In addition, the tax receivable agreement provides that, upon a merger, asset sale or other form of business combination or certain other changes of control, the corporate taxpayers’ (or their successors’) obligations with respect to exchanged or acquired units (whether exchanged or acquired before or after such change of control) would be based on certain assumptions, including that the corporate taxpayers would have sufficient taxable income to fully utilize the deductions arising from the increased tax deductions and tax basis and other benefits related to entering into the tax receivable agreement.

If we were deemed an investment company under the Investment Company Act of 1940, applicable restrictions could make it impractical for us to continue our business as contemplated and could have a material adverse effect on our business and the price of our Class A shares.

We do not believe that we are an “investment company” under the Investment Company Act of 1940 because the nature of our assets and the sources of our income exclude us from the definition of an investment company pursuant to Rule 3a-1 under the Investment Company Act of 1940. In addition, we believe the company is not an investment company under Section 3(b)(1) of the Investment Company Act because it is primarily engaged in a non-investment company business. If one or more of the Fortress Operating Group entities ceased to be a wholly-owned subsidiary of ours, our interests in those subsidiaries could be deemed an “investment security” for purposes of the Investment Company Act of 1940. Generally, a person is an “investment company” if it owns investment securities having a value exceeding 40% of the value of its total assets (exclusive of U.S. government securities and cash items) on an unconsolidated basis. We intend to conduct our operations so that we will not be deemed an investment company. However, if we were to be deemed an investment company, restrictions imposed by the Investment Company Act of 1940, including limitations on our capital structure and our ability to transact with affiliates, could make it impractical for us to continue our business as contemplated and would have a material adverse effect on our business and the price of our Class A shares.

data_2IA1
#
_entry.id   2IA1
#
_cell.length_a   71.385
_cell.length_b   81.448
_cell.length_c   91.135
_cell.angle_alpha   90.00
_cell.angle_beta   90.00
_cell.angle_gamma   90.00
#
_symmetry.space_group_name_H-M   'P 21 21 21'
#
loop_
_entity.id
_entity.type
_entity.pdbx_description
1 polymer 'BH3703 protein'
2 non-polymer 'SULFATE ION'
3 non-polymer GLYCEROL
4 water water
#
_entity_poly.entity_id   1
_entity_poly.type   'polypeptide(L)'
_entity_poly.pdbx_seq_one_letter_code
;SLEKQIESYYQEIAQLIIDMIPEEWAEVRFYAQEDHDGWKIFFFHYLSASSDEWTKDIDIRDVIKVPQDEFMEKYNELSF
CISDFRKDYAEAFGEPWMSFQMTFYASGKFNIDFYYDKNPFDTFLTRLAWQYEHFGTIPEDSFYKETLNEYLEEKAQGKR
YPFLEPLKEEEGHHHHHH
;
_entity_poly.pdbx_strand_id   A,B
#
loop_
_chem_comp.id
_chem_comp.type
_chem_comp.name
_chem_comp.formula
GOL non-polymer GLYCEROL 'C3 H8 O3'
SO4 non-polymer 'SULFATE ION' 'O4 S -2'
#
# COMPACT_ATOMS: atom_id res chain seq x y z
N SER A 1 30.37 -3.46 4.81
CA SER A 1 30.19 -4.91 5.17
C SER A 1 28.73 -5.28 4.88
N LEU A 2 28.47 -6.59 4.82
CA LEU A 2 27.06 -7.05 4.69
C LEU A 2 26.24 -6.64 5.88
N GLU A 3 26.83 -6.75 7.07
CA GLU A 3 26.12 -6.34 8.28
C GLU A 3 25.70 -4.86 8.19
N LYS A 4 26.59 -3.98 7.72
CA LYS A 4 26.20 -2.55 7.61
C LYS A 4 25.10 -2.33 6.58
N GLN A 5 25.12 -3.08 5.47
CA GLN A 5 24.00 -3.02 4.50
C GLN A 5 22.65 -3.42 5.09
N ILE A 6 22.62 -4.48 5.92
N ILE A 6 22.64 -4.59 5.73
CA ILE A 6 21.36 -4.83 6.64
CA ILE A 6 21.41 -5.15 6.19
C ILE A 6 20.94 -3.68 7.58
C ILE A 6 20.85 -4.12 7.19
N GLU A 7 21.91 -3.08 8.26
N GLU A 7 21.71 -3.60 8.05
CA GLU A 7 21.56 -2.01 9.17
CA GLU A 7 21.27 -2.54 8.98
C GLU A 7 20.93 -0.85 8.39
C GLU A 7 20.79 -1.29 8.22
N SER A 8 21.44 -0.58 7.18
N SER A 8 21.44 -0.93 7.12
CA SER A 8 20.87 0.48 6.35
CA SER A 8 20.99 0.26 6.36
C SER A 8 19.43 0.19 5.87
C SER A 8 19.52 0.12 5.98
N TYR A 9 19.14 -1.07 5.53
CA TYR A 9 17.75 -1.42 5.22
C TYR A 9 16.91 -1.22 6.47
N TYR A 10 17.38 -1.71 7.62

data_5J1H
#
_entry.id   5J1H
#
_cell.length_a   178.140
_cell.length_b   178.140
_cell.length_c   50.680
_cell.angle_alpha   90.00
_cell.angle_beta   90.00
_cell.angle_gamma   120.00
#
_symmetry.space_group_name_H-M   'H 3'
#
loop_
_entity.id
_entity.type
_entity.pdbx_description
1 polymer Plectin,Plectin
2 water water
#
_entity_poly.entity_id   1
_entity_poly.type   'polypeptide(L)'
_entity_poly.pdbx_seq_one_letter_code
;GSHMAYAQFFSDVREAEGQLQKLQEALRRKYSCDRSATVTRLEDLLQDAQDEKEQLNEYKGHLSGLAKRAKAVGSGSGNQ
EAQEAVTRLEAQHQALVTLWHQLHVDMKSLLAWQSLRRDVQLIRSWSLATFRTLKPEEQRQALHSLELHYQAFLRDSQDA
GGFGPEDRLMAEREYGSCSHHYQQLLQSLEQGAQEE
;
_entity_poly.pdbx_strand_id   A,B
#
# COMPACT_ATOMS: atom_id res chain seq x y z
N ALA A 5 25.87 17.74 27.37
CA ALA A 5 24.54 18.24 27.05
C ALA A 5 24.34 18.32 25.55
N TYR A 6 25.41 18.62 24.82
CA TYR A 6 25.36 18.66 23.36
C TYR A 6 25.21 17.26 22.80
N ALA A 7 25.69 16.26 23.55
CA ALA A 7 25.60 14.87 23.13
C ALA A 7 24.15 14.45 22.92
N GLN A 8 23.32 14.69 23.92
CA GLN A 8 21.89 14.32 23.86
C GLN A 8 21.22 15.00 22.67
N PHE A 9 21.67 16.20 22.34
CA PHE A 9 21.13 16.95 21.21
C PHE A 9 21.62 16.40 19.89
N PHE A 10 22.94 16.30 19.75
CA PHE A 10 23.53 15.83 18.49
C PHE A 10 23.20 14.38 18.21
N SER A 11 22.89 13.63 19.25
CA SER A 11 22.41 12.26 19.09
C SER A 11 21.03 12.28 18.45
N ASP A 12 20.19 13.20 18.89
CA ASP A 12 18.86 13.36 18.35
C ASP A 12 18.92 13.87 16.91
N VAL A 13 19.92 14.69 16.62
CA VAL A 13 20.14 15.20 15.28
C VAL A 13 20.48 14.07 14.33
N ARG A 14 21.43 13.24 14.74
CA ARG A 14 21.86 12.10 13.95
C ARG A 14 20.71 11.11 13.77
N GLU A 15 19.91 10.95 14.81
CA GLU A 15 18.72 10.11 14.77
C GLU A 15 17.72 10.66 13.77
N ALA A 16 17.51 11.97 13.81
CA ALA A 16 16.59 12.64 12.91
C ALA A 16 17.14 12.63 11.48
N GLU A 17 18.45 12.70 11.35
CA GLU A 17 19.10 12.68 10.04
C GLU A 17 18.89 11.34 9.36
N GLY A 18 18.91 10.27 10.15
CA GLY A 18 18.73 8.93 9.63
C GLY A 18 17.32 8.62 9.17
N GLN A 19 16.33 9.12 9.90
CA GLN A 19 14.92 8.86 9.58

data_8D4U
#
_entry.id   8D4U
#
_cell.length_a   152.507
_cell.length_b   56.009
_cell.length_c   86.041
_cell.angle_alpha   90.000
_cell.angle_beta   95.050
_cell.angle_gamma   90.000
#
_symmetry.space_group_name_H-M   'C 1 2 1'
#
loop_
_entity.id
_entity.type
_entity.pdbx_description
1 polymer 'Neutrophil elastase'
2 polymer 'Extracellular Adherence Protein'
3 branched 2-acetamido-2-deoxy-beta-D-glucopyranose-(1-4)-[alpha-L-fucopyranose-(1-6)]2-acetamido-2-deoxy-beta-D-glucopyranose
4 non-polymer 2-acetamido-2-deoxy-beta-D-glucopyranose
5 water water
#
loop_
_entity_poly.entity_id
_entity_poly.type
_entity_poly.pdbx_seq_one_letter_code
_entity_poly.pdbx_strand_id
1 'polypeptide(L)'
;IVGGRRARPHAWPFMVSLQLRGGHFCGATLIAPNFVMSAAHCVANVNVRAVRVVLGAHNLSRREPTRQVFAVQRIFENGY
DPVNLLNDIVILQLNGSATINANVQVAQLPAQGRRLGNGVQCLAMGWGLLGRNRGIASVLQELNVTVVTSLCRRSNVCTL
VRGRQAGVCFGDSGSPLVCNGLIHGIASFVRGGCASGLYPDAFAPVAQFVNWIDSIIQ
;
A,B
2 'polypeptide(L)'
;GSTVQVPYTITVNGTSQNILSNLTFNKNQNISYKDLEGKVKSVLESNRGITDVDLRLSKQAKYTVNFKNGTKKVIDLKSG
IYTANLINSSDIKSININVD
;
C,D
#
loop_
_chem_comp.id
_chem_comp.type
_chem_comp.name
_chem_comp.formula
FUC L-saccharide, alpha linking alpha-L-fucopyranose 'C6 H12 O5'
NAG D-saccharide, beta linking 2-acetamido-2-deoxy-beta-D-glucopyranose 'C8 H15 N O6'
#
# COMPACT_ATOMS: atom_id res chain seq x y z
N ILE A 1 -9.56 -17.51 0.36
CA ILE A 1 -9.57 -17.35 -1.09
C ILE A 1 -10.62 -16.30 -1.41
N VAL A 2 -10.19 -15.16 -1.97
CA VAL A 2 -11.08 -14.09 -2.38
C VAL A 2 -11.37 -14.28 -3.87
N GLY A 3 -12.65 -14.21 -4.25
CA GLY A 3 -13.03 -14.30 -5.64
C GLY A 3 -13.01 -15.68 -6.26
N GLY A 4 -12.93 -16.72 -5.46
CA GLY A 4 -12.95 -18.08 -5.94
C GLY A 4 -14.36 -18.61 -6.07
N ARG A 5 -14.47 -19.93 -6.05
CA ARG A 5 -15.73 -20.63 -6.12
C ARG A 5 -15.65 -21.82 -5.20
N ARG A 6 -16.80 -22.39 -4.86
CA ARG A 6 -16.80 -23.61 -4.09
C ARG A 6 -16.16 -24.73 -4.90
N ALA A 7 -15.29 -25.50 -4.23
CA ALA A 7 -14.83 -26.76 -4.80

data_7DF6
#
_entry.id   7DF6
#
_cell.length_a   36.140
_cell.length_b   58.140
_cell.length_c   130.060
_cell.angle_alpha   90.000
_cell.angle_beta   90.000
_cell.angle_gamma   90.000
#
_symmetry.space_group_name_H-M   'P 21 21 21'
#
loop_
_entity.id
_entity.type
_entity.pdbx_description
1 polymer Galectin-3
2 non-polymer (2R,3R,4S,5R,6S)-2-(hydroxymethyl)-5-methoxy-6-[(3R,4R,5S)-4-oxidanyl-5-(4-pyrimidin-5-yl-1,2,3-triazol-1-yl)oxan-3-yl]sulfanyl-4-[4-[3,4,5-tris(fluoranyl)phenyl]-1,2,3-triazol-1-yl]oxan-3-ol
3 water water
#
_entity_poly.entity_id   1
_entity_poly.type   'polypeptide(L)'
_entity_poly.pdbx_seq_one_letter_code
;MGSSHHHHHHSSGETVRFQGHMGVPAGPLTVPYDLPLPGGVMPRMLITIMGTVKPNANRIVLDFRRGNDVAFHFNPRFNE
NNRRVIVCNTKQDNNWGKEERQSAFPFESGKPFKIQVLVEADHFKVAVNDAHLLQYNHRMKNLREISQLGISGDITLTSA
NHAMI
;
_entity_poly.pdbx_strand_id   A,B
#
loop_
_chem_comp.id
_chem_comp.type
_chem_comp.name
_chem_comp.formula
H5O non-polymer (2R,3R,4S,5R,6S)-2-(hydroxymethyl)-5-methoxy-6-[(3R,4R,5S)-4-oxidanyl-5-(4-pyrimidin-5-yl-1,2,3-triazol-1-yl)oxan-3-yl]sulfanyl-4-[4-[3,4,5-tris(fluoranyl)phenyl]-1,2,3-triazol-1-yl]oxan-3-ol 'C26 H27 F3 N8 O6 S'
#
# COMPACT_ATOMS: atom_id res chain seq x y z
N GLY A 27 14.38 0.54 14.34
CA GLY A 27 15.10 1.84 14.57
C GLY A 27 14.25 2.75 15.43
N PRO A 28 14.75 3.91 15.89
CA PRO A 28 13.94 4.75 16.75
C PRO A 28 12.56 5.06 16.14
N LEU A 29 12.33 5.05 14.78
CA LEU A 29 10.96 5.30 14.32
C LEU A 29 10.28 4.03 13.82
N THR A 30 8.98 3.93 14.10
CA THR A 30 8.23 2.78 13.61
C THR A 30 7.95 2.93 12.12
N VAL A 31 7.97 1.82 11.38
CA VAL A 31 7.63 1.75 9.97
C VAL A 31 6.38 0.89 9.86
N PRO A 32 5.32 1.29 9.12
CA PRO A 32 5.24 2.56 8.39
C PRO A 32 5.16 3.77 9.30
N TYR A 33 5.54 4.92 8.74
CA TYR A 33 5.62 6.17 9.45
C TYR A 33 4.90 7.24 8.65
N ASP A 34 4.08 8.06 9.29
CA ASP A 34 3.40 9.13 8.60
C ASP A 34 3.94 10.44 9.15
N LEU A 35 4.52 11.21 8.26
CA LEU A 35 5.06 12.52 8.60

Risks Related To Our Class A Shares

An active market for our Class A shares may not be sustained.

Our Class A shares are listed on the New York Stock Exchange under the symbol “FIG.” We are required to comply with the NYSE’s listing standards in order to maintain the listing of our Class A shares on the exchange. The NYSE has the authority to delist our Class A shares if, during any period of 30 consecutive trading days, the average closing share price falls below $1.00 (which requirement has been temporarily suspended through June 30, 2009) or the average market capitalization of our Class A shares falls below $75 million and we are unable to satisfy these standards within the time periods specified under NYSE regulations. In addition, the NYSE has the authority to delist our Class A shares immediately if, during any period of 30 consecutive trading days, the average market capitalization of such shares falls below $25 million (which amount has been temporarily reduced to $15 million through June 30, 2009) or if the NYSE determines that the trading price of our shares is abnormally low or if the NYSE otherwise believes the Class A shares should no longer be listed. As of March 10, 2009, during the previous 30 consecutive trading days, the average closing share price of our Class A shares was $1.43 per share and the average market capitalization of our Class A shares was $135.3 million. The average price of our Class A shares and related market capitalization has fallen significantly over the past 12 months. If this decline continues, our Class A shares could be delisted from the NYSE. We cannot predict whether our Class A shares will be delisted. Accordingly, we cannot provide any assurance that a regular trading market of our Class A shares will be sustained on that exchange or elsewhere. Moreover, if our Class A shares are delisted from the NYSE, this event would likely decrease the trading volume and price of our Class A shares.